CES: Project Arrow unveiled | Automotive News Canada

With a single exception, every component on the driveable, four-seat crossover SUV was built in Canada.

Suppliers include Quebec wheel manufacturer Fastco Canada; speakerless audio system provider Bongiovi Acoustic Labs; and battery supplier VoltaXplore, a joint venture between Martinrea International Inc. and graphene company NanoXplore.

A suite of technology providers, such as software bill of materials company Cybeats Technologies Inc., advanced driver-assistance system (ADAS) provider Leddartech, and cybersecurity firms Akimbo and Autocrypt are also represented.

The nearly five dozen suppliers to see their products on the assembled prototype come from a pool of 534 companies that originally expressed interest in participating in Project Arrow. Volpe said the APMA qualified 230 of the original list as capable of delivering, but the trade association could not include them all.

The sole non-Canadian part on the Arrow is the vehicle’s in-cab touchscreen, which was built by China-based Lenovo. An exhaustive search, Volpe said, concluded that no screen manufacturers operate in Canada.

Project Arrow, which takes its name from the ill-fated Canadian-made Avro Arrow supersonic jet of the late 1950s, is built to 2025 model year motor vehicle safety specifications. The APMA said the collaborative initiative was the “biggest industrial collaboration project in Canadian automotive history.”

The trade association has not disclosed the total cost of the project, but the federal government and two provinces helped bring the project to life. Ottawa awarded the APMA $5 million for work on the vehicle through FedDev Ontario; the Ontario government granted the trade association $1.8 million in backing; and the government of Quebec committed $1.4 million to directly support several Quebec-based companies involved in the project.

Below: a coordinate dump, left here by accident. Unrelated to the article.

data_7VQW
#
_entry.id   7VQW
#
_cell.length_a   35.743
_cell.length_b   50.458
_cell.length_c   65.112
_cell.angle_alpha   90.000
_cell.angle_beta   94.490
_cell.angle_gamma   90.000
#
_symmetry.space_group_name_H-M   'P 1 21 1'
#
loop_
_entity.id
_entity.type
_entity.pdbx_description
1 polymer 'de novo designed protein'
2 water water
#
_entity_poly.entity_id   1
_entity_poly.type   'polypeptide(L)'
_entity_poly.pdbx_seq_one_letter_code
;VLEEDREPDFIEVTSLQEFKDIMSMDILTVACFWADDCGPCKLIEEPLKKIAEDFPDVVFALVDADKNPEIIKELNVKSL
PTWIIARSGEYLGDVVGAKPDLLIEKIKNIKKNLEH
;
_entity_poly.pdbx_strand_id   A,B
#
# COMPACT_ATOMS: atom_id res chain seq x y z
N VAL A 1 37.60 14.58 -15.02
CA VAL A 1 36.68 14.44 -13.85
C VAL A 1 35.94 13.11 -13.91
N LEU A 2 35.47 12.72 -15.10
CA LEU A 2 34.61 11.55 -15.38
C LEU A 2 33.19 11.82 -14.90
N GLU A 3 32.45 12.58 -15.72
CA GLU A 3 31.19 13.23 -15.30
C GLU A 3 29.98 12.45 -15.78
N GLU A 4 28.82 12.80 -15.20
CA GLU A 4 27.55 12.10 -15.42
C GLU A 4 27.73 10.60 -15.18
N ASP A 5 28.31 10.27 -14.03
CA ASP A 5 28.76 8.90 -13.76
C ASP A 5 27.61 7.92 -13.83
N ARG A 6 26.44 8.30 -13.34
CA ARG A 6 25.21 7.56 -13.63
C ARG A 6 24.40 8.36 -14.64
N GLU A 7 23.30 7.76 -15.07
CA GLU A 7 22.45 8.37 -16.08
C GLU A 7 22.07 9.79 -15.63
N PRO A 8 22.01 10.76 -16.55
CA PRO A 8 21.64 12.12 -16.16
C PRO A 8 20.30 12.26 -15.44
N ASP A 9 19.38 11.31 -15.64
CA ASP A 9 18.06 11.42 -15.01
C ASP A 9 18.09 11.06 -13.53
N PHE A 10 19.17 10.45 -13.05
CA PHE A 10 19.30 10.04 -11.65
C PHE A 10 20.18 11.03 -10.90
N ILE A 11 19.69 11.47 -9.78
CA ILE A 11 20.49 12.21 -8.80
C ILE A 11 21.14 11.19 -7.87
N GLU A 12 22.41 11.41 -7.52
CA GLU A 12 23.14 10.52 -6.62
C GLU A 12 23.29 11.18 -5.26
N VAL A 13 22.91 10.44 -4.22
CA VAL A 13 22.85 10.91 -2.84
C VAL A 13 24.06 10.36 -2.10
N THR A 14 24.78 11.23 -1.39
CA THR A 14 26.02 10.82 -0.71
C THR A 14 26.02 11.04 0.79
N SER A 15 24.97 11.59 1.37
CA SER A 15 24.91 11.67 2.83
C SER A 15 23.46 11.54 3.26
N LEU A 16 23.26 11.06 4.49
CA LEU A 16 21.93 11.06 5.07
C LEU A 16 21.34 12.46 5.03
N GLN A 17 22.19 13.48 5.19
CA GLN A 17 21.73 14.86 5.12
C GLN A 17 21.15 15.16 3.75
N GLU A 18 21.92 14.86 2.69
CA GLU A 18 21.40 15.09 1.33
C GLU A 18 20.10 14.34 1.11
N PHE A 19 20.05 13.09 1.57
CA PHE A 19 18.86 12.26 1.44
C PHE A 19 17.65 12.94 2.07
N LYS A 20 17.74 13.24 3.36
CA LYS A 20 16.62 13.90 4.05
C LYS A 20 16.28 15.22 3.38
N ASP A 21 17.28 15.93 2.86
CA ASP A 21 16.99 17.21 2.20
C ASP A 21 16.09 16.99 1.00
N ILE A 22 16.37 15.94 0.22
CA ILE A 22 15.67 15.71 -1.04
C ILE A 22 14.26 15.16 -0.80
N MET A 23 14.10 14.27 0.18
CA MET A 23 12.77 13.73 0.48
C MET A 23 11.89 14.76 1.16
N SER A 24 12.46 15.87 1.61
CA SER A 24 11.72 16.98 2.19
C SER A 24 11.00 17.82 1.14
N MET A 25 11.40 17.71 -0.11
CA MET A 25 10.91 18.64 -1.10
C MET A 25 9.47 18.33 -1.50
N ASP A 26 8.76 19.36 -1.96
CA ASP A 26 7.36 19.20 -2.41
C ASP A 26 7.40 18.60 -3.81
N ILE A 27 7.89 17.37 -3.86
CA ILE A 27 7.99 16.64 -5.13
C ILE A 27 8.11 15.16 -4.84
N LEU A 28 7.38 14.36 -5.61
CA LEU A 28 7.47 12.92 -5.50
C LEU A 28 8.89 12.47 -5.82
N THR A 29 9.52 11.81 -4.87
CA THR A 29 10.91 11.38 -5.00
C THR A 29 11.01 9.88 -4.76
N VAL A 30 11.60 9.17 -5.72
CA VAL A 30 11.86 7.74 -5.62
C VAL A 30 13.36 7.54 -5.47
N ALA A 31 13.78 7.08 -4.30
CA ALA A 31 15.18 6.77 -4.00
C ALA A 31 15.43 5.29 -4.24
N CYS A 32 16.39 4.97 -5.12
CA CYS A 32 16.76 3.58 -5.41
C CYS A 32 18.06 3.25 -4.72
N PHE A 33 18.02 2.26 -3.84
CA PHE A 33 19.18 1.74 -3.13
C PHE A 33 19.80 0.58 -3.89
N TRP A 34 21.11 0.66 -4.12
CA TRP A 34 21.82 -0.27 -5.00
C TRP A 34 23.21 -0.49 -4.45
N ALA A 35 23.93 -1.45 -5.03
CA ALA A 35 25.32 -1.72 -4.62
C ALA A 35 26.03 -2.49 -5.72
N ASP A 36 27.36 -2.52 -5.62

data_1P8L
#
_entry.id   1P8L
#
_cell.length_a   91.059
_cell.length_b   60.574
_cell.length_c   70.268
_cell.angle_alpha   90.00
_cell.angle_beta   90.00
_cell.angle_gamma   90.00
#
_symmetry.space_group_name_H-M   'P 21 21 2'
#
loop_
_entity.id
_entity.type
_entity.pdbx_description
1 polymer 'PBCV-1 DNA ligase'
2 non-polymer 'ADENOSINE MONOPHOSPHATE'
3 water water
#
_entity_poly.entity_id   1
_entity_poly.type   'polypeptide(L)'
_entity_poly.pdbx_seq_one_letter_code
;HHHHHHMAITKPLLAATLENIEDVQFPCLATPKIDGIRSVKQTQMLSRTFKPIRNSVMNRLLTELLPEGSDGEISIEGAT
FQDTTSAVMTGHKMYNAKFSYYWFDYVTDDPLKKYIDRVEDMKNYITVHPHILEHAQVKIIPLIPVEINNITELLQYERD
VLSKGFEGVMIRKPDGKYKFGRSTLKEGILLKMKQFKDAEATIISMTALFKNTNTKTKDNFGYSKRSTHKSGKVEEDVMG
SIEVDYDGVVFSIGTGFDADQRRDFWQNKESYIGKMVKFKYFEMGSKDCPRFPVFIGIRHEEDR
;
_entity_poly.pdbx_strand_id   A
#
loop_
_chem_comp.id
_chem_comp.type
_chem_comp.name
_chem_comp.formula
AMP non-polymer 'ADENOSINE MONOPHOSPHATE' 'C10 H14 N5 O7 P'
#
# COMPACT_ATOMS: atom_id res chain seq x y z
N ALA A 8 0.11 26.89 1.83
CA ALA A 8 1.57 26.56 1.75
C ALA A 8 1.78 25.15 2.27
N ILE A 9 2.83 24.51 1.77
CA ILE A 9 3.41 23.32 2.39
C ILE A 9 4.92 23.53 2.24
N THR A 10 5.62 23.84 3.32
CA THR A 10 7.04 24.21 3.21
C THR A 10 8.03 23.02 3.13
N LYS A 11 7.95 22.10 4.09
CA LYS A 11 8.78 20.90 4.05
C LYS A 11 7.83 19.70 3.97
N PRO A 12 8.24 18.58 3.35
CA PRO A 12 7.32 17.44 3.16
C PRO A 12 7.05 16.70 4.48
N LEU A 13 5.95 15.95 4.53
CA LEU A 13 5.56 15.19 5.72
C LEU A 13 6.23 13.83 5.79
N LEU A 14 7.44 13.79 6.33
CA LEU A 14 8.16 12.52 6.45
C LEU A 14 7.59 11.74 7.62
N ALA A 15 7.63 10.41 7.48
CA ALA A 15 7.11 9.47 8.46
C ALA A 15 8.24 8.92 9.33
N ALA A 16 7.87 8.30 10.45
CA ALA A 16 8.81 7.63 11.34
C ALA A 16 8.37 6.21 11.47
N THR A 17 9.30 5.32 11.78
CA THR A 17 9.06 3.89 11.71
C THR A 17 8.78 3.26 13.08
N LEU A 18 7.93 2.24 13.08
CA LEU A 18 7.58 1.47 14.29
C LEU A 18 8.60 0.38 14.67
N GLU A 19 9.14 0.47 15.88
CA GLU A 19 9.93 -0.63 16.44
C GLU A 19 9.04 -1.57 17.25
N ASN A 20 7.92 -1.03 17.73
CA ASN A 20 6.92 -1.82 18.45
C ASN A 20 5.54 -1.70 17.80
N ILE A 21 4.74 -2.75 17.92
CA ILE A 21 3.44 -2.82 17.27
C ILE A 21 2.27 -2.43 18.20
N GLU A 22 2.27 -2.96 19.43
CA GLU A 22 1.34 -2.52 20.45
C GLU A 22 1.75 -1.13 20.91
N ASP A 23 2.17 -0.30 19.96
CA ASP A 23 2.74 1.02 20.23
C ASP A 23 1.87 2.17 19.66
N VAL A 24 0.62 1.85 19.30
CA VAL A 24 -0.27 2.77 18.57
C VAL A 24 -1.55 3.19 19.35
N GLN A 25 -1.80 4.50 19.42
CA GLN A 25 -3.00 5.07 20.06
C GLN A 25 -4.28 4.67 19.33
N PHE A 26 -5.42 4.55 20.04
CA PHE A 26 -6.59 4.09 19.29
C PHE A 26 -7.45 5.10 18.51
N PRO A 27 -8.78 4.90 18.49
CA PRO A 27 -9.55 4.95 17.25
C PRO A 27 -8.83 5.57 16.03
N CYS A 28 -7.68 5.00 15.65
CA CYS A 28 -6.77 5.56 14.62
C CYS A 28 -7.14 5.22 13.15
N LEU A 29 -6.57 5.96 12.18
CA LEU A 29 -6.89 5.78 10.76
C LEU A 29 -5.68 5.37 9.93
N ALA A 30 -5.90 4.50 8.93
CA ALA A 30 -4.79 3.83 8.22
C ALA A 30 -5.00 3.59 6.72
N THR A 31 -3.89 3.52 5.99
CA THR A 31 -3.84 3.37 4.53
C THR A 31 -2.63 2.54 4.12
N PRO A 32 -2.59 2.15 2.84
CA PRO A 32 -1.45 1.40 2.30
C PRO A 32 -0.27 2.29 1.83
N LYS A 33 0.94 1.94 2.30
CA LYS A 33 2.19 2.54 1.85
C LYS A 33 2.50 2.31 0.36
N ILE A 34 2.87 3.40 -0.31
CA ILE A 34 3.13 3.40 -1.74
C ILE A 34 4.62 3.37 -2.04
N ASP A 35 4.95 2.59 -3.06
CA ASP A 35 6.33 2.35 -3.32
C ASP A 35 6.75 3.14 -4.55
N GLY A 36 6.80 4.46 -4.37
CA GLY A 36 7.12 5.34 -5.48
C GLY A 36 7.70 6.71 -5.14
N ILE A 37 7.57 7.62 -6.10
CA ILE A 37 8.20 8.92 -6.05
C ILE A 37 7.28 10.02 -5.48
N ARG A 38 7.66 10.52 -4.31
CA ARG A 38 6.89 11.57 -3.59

The unveiling at CES follows a soft launch for suppliers and other key partners in Markham, Ont. Dec. 20.

At the event, Volpe told Automotive News Canada that Project Arrow’s main purpose is to give the innovative components and software companies a platform to highlight their automotive expertise. Ultimately, he said he wants to see “every one of these companies to get business directly from this showcase.”


The Las Vegas trade show, meantime, is just the first stop on the Canadian concept vehicle’s world tour.

“CES is the beginning,” Volpe said. “This is going to be on a two-year tour — auto shows, tech demonstration centres, but also direct visits to OEMs.”

While drumming up business for suppliers has always been the main goal of Project Arrow, Volpe said throughout the three-year design and build process that the APMA has fielded calls from unnamed automotive players interested in taking the concept into production. Volpe admits it would require a backer with “deep pockets,” but refuses to rule out building more than one Arrow.

“If someone makes a bet on it, and that is a sustainable bet, we’d work with them,” he said.

This report will be updated with photos from Las Vegas.

Below is a video of a tightly guarded reveal that happened in December for suppliers and politicians:

Source link

Leave a Comment

Your email address will not be published. Required fields are marked *

Shopping Cart